The focus of research at the Peru site of the SDSU MHIRT program concerns the medicinal plants used to treat disease by the curanderos, or healers, of the North Coast Region of Peru. Medical anthropology work is carried out with Indigenous curanderos, patients, EsSalud (the Peruvian National Healthcare System), and cultivators of native plants. The faculty mentor for the Peru site is Dr. Douglas Sharon, Adjunct Professor in Latin American Studies at SDSU and the University at Buffalo Department of Anthropology and Research Associate at the Missouri Botanical Garden. MIHRT fellows work with our Peruvian colleagues and other summer students from all over the United States. All fellows live together in a hostel in the coastal city of Huanchaco, on the outskirts of Trujillo. They have an opportunity to participate in healing ceremonies carried out by local curanderos, to explore nearby Moche and Chimu archaeological sites, to observe local fiestas, and are required to prepare two papers on their summer work: a cultural experience paper and a research paper.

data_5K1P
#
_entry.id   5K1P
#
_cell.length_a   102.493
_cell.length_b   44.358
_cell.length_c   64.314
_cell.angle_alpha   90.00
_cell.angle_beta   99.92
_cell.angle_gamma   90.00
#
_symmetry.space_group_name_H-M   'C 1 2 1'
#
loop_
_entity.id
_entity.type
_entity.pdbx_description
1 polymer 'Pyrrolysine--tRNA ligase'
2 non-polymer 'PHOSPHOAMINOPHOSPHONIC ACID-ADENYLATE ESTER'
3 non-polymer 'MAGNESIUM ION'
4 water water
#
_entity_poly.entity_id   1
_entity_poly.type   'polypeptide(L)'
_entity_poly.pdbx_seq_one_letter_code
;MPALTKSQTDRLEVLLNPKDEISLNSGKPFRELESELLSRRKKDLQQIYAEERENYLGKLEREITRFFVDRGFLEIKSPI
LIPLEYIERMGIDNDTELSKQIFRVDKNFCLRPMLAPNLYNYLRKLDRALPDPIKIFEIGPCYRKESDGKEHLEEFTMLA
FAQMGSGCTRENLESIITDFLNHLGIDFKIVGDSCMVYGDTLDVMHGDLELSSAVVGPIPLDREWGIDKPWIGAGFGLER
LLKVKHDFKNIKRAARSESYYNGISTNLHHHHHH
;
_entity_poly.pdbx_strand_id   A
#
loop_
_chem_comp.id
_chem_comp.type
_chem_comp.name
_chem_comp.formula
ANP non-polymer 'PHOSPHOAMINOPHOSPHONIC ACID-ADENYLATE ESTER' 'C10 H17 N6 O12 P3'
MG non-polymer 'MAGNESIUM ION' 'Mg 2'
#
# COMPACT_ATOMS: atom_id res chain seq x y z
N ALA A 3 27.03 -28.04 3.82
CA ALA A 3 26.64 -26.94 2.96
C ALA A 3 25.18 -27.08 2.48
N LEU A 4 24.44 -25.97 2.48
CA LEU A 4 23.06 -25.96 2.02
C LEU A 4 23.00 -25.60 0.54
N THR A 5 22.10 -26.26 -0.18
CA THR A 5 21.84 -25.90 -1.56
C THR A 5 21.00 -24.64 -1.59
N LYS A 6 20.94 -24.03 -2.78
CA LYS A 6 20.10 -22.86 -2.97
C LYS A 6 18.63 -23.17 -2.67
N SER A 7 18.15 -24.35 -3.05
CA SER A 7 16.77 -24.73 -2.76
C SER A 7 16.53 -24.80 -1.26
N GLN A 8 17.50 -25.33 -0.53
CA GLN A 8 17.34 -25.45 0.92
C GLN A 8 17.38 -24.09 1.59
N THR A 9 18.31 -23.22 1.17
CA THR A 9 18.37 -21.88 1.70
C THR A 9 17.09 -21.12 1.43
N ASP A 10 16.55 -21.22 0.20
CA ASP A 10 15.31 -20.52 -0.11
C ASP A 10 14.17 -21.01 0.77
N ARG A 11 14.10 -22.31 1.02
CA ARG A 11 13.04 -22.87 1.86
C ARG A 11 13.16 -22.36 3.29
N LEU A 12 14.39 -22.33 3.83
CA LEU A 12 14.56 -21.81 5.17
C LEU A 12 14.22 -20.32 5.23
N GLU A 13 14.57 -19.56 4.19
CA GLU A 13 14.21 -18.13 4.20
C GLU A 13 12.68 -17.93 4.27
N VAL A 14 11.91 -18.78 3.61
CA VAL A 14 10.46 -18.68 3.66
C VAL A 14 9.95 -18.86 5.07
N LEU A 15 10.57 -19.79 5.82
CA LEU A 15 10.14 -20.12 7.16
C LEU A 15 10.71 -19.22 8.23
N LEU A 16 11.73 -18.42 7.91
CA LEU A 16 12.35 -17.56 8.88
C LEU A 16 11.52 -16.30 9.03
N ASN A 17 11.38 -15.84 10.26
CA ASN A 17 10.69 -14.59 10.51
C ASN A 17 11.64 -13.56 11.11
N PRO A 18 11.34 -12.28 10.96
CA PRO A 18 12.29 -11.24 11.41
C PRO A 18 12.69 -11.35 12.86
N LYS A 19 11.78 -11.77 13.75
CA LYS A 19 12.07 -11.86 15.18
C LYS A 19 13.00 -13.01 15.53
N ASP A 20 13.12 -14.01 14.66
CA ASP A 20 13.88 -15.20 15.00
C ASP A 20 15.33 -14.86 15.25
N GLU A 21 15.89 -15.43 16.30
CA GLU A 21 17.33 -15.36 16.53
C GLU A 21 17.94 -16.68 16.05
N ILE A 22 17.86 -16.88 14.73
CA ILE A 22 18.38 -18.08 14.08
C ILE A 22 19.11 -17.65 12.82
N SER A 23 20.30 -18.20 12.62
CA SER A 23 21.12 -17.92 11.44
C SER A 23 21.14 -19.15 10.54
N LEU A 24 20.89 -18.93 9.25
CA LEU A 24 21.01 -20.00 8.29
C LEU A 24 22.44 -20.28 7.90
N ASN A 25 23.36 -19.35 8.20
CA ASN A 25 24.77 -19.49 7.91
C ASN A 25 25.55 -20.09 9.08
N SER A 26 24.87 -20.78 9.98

Areas of study for MHIRT students in Trujillo include:
- Surveys of the persistence of herbal knowledge in public and private clinics and local communities.
- Interaction between traditional and modern medicine.
- Documentation of traditional knowledge and medicinal plant supply chains.
- Development of community gardens of medicinal plants.
- Ethnographic documentation of local and regional shamanism.
2020: We will continue medical anthropology surveys and open-ended questionnaires in the community of Huanchaco, peri-urban annex of El Milagro.
At least junior status with a GPA of 3.0. Students with research experience, and some level of Spanish-speaking ability preferred.